Netflix exemplifies evolving strategies while maintaining a relatively constant business model. As stated before it is important to recognize the relationships that exist between business models and business strategies and that they are not the same thing. Confusing your business model you recently developed for a viable strategy can be disastrous for business but a great business model implemented as part of an overall strategy can lead to amazing results.

Top 86 fastest growing companies in Utah

If you live in Utah, especially the Utah Valley area, you see new businesses popping up all the time. Betty next door just thought up the cutest new baby headband and they’re selling like hot cakes or Ryan at church just quit his career because his marketing company is doing so well.
Well quite a few of these companies are really successful, nationally speaking. Inc. 5000 just put out their top 5000 fastest-growing privately held businesses in the nation for 2014 and 86 of them are Utah born, 14 making it in the top 500.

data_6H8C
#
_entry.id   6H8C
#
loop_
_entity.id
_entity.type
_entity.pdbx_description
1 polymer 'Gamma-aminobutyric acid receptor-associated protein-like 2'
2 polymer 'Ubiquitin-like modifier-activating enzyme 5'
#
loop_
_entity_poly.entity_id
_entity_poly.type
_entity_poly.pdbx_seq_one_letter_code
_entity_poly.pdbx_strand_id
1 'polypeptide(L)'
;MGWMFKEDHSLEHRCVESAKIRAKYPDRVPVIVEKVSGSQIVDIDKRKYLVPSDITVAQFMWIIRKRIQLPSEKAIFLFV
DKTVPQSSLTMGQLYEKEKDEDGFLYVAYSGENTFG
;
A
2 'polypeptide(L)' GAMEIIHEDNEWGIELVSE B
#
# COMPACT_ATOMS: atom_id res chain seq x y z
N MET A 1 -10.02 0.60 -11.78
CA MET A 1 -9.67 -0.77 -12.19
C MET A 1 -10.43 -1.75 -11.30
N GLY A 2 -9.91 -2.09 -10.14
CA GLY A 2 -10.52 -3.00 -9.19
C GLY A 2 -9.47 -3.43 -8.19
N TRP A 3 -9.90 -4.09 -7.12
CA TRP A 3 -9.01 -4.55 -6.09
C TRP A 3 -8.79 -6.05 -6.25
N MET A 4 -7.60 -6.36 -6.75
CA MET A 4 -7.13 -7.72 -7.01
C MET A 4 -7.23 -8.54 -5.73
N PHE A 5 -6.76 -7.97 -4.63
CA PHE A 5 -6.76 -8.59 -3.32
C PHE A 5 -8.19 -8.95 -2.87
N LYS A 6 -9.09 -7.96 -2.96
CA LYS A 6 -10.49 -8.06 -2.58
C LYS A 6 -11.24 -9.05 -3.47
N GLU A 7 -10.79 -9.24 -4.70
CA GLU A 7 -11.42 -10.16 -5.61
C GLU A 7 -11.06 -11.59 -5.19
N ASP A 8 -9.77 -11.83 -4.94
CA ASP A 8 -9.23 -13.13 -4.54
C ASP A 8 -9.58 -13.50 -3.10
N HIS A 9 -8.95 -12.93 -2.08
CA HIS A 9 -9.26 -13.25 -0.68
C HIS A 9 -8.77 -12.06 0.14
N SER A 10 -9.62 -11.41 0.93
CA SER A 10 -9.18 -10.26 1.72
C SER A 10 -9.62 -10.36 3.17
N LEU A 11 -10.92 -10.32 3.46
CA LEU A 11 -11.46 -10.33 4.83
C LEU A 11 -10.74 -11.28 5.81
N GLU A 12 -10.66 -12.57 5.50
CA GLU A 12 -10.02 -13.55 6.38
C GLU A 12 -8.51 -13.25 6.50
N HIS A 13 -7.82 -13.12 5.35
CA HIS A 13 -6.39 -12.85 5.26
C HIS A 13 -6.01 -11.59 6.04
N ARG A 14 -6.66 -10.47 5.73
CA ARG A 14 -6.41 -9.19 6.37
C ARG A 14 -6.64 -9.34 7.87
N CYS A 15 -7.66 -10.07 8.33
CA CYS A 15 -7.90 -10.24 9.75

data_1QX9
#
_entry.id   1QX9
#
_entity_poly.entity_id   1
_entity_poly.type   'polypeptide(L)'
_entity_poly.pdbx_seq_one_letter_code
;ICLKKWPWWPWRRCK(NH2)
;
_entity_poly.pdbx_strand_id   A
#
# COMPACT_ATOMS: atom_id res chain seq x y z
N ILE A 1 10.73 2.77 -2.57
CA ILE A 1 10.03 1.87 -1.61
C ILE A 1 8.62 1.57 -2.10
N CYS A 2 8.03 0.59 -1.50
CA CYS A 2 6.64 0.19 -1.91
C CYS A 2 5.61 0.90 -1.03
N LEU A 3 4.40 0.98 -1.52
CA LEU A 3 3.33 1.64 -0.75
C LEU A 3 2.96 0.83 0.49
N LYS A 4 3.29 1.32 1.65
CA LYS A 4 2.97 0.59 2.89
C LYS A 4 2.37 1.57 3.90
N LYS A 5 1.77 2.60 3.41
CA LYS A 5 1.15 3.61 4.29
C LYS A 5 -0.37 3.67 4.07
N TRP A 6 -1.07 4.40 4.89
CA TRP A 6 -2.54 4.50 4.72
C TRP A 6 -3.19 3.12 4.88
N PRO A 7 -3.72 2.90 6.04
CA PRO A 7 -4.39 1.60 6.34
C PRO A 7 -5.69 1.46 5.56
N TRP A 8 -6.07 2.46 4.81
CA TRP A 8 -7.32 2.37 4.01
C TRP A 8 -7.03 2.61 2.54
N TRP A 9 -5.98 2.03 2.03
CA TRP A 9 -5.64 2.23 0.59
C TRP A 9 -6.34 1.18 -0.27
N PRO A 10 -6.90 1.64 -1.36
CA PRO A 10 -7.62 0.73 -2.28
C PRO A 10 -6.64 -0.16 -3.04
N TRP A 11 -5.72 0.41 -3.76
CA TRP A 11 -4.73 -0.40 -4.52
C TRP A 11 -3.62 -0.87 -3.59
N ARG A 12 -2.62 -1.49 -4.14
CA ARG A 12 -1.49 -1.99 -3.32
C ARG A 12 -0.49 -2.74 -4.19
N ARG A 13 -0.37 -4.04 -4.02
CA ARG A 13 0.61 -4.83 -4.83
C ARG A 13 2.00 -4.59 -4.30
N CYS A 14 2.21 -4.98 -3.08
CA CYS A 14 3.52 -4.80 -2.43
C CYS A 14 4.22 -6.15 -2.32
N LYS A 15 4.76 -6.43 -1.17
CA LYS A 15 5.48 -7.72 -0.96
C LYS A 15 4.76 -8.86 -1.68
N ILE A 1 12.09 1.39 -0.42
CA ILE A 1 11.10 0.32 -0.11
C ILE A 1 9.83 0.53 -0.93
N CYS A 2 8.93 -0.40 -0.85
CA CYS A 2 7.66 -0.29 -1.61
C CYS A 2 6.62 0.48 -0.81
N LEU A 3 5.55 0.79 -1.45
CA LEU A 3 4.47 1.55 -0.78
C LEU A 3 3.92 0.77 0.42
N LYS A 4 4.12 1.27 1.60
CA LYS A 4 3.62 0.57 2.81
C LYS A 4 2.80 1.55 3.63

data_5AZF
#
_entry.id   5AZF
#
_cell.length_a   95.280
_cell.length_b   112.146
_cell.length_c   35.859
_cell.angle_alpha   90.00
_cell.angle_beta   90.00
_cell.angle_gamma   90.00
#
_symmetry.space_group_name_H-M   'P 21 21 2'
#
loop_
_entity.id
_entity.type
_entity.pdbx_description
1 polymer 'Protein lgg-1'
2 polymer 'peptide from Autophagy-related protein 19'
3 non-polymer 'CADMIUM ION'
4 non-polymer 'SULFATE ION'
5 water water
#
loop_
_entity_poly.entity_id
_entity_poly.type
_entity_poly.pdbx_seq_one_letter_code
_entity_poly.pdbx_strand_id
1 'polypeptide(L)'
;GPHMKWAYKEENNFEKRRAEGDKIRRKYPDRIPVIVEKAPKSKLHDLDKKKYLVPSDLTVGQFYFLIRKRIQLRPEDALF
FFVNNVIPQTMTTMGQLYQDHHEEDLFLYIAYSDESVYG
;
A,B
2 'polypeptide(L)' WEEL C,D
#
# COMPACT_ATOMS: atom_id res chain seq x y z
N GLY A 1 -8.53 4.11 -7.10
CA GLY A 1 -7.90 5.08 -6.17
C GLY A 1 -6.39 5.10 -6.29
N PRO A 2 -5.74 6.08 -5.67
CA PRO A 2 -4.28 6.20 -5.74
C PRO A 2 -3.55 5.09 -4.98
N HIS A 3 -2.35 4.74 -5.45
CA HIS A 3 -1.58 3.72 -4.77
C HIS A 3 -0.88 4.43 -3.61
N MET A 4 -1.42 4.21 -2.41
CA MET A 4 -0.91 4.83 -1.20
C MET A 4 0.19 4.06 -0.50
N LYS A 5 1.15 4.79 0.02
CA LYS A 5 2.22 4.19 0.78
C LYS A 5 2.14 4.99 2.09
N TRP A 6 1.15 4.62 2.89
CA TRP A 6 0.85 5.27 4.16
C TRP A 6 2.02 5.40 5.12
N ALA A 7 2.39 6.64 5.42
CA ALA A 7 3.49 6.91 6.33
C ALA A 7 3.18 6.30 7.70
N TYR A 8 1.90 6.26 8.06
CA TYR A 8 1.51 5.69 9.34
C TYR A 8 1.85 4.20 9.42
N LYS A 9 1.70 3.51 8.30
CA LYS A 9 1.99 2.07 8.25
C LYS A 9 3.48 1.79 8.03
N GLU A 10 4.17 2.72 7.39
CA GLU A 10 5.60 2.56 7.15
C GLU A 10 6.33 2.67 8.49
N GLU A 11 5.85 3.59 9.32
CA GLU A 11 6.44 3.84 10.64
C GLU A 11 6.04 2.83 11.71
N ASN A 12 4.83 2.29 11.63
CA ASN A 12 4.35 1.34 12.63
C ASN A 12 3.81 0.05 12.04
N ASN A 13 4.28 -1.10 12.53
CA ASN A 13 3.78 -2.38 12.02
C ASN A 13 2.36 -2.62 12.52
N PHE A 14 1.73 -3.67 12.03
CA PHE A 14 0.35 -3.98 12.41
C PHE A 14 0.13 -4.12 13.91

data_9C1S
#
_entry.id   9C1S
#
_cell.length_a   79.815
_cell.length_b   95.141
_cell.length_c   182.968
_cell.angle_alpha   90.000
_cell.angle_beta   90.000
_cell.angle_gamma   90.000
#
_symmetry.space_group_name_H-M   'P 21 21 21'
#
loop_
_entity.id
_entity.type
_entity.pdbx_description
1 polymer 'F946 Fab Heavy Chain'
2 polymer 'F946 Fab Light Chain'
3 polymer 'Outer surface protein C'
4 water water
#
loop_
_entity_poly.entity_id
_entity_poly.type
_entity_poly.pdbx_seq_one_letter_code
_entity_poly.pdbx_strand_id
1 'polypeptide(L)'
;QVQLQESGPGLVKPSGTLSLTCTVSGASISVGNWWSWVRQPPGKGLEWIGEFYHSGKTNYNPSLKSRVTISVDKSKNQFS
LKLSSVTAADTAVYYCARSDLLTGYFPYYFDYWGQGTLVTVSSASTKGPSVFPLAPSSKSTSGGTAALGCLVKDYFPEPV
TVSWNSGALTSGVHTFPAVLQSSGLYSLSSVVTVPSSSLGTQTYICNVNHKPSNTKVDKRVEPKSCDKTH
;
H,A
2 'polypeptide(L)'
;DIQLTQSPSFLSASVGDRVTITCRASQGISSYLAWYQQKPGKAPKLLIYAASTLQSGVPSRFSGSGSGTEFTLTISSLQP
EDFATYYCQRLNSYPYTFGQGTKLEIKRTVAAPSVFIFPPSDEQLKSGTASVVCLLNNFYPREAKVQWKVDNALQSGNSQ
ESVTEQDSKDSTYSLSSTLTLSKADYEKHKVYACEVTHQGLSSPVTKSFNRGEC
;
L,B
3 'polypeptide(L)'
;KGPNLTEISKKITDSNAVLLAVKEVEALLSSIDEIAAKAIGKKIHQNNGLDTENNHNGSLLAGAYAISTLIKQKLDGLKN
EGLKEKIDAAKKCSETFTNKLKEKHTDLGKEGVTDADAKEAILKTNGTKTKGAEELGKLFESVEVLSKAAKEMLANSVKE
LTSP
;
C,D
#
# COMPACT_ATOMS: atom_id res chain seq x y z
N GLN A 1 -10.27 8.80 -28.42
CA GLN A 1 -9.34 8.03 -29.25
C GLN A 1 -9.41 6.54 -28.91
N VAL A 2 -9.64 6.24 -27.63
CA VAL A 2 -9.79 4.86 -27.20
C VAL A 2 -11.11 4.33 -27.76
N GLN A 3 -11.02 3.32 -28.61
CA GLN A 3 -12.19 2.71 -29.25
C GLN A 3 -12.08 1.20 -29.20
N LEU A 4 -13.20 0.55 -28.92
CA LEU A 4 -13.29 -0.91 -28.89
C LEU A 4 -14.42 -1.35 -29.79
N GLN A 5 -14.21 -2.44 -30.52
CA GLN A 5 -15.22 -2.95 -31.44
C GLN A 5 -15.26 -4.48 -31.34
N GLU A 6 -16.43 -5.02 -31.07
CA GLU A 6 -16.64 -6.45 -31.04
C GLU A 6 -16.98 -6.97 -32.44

86: Connexion Point
104: Alliance Health
124: VRx
149: Buy PD
150: Goal Zero
218: Universal Synaptics
224: PcCareSupport
254: Boostability
264: Simplicity Laser
331: eLearning Brothers
335: HireVue
339: OnSite Care
392: JayBird
408: Peak Capital Partners
545: Icon Homes
552: Zarbee’s Naturals
604: Silencerco
614: Facility Nexus
621: Pluralsight
632: Glover Services
710: Citadel Insurance Services
851: CPC Diversified Fund
862: Four Foods Group Holdings
863: Edge Homes
1024: Inthinc
1027: Candlelight Homes
1038: Landmark Home Warranty
1103: Vetora
1139: Cariloha
1167: Zija International
1211: 3 Key Elements
1220: Enve Composites
1226: Safe Money Millionaire
1468: Executech
1492: iDrive Logistics
1497: Health Catalyst